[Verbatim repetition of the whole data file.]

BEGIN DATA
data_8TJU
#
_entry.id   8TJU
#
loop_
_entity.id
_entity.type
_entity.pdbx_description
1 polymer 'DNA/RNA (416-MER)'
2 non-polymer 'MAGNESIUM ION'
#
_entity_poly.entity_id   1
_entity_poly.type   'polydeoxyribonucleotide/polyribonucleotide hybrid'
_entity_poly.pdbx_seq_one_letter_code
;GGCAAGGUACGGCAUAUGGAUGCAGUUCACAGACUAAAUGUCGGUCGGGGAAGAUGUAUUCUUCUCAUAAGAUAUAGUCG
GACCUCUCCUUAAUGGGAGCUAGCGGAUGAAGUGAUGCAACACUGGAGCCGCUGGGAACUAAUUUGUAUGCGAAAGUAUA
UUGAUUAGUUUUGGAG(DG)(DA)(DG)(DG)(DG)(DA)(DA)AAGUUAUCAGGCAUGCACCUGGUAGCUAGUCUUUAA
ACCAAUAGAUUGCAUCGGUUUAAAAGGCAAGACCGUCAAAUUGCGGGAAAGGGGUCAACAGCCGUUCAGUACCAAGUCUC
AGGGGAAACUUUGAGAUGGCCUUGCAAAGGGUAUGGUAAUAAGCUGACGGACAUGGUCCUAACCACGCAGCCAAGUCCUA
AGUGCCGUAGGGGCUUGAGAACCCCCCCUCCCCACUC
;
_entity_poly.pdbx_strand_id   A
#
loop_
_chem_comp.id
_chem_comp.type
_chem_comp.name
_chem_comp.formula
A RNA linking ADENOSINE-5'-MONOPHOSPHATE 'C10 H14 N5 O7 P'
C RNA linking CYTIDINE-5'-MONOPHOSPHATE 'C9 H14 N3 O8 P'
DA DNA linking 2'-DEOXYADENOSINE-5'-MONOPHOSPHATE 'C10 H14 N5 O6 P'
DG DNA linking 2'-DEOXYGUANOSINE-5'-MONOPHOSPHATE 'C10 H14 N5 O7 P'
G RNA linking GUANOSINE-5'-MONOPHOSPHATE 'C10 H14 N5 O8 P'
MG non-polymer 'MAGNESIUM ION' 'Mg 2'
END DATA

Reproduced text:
data_8TJU
#
_entry.id   8TJU
#
loop_
_entity.id
_entity.type
_entity.pdbx_description
1 polymer 'DNA/RNA (416-MER)'
2 non-polymer 'MAGNESIUM ION'
#
_entity_poly.entity_id   1
_entity_poly.type   'polydeoxyribonucleotide/polyribonucleotide hybrid'
_entity_poly.pdbx_seq_one_letter_code
;GGCAAGGUACGGCAUAUGGAUGCAGUUCACAGACUAAAUGUCGGUCGGGGAAGAUGUAUUCUUCUCAUAAGAUAUAGUCG
GACCUCUCCUUAAUGGGAGCUAGCGGAUGAAGUGAUGCAACACUGGAGCCGCUGGGAACUAAUUUGUAUGCGAAAGUAUA
UUGAUUAGUUUUGGAG(DG)(DA)(DG)(DG)(DG)(DA)(DA)AAGUUAUCAGGCAUGCACCUGGUAGCUAGUCUUUAA
ACCAAUAGAUUGCAUCGGUUUAAAAGGCAAGACCGUCAAAUUGCGGGAAAGGGGUCAACAGCCGUUCAGUACCAAGUCUC
AGGGGAAACUUUGAGAUGGCCUUGCAAAGGGUAUGGUAAUAAGCUGACGGACAUGGUCCUAACCACGCAGCCAAGUCCUA
AGUGCCGUAGGGGCUUGAGAACCCCCCCUCCCCACUC
;
_entity_poly.pdbx_strand_id   A
#
loop_
_chem_comp.id
_chem_comp.type
_chem_comp.name
_chem_comp.formula
A RNA linking ADENOSINE-5'-MONOPHOSPHATE 'C10 H14 N5 O7 P'
C RNA linking CYTIDINE-5'-MONOPHOSPHATE 'C9 H14 N3 O8 P'
DA DNA linking 2'-DEOXYADENOSINE-5'-MONOPHOSPHATE 'C10 H14 N5 O6 P'
DG DNA linking 2'-DEOXYGUANOSINE-5'-MONOPHOSPHATE 'C10 H14 N5 O7 P'
G RNA linking GUANOSINE-5'-MONOPHOSPHATE 'C10 H14 N5 O8 P'
MG non-polymer 'MAGNESIUM ION' 'Mg 2'